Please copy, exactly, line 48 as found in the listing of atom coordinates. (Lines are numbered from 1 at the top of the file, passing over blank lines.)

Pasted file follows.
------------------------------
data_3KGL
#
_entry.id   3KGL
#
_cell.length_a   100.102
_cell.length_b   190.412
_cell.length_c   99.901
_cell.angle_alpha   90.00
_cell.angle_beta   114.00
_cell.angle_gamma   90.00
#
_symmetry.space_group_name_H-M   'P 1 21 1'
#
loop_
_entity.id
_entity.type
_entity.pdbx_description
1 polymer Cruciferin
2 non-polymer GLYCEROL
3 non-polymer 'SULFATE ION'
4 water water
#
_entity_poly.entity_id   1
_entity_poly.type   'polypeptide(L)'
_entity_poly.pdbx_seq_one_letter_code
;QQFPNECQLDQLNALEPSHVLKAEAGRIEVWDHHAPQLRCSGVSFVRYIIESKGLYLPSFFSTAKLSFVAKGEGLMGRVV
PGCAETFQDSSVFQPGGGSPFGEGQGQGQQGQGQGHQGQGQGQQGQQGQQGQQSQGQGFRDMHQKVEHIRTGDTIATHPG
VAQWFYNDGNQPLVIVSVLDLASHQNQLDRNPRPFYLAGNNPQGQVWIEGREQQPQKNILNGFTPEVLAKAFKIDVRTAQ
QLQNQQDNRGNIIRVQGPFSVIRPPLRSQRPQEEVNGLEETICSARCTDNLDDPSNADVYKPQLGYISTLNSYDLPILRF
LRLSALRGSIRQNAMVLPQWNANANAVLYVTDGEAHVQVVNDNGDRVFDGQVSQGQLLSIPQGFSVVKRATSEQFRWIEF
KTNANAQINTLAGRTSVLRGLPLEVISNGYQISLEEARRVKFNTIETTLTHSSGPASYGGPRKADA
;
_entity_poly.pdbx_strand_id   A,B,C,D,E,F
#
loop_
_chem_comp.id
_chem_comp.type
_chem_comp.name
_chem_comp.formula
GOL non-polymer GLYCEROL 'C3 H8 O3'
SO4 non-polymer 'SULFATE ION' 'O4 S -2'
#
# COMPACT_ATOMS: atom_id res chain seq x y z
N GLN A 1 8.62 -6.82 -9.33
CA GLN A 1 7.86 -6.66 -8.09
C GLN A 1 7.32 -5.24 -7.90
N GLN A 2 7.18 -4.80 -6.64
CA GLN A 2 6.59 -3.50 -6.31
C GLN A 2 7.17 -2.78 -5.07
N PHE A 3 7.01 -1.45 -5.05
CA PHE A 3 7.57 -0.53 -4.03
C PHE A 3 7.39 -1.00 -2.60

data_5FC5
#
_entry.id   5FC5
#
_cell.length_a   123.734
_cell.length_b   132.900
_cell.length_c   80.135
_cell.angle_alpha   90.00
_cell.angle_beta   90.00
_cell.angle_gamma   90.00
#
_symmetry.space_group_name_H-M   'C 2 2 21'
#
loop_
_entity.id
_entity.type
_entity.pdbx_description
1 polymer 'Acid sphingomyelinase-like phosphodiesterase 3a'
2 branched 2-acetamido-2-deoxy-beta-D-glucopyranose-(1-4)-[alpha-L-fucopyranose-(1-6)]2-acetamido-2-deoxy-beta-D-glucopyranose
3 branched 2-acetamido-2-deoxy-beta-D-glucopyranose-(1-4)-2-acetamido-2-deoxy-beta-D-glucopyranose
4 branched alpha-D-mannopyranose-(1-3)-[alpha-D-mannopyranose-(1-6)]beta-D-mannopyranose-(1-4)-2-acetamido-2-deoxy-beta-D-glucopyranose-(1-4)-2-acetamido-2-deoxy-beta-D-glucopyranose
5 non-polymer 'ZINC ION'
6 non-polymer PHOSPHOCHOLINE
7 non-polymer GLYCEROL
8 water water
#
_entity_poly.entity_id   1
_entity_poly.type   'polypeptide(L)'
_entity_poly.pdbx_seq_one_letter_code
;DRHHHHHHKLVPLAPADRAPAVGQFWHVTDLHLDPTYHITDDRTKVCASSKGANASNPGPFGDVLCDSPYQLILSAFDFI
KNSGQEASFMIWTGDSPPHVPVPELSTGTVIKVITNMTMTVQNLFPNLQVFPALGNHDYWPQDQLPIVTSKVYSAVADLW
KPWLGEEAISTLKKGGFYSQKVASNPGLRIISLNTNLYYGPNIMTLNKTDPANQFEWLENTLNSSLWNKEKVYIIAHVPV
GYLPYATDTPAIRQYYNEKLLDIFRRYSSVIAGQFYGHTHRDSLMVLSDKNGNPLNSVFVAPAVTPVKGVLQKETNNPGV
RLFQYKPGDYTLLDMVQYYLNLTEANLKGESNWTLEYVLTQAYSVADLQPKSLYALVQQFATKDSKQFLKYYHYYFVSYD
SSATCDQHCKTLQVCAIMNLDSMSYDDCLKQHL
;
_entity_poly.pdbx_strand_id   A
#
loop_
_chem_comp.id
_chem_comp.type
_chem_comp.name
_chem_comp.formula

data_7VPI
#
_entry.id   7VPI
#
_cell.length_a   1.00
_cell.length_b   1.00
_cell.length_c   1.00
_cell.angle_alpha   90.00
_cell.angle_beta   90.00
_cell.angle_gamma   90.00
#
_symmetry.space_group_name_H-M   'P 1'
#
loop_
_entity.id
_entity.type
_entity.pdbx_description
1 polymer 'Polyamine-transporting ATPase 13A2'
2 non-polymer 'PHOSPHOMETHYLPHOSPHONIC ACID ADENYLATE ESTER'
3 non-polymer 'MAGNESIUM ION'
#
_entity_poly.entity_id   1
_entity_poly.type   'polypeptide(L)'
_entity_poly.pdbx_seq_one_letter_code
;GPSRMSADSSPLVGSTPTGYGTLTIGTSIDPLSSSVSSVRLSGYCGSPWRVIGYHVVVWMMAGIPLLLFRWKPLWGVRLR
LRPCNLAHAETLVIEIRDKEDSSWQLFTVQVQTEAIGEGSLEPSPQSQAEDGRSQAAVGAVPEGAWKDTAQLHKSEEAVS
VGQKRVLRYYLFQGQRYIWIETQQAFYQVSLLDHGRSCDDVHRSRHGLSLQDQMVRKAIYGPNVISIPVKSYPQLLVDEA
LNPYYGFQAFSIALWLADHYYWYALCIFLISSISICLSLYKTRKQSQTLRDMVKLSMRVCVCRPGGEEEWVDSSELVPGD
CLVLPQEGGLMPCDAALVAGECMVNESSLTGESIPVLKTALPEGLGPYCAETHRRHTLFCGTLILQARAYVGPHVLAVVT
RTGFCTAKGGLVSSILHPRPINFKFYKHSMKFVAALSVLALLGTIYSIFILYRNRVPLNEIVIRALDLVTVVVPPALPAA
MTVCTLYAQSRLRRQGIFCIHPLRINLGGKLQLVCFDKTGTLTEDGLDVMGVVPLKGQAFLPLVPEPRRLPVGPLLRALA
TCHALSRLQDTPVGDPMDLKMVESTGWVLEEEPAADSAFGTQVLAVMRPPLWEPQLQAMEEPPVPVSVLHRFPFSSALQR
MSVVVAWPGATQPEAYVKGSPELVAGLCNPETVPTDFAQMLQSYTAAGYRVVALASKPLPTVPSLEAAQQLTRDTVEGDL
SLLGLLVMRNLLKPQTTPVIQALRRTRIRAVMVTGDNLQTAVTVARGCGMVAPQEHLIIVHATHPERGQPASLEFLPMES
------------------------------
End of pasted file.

CA GLN A 2 6.59 -3.50 -6.31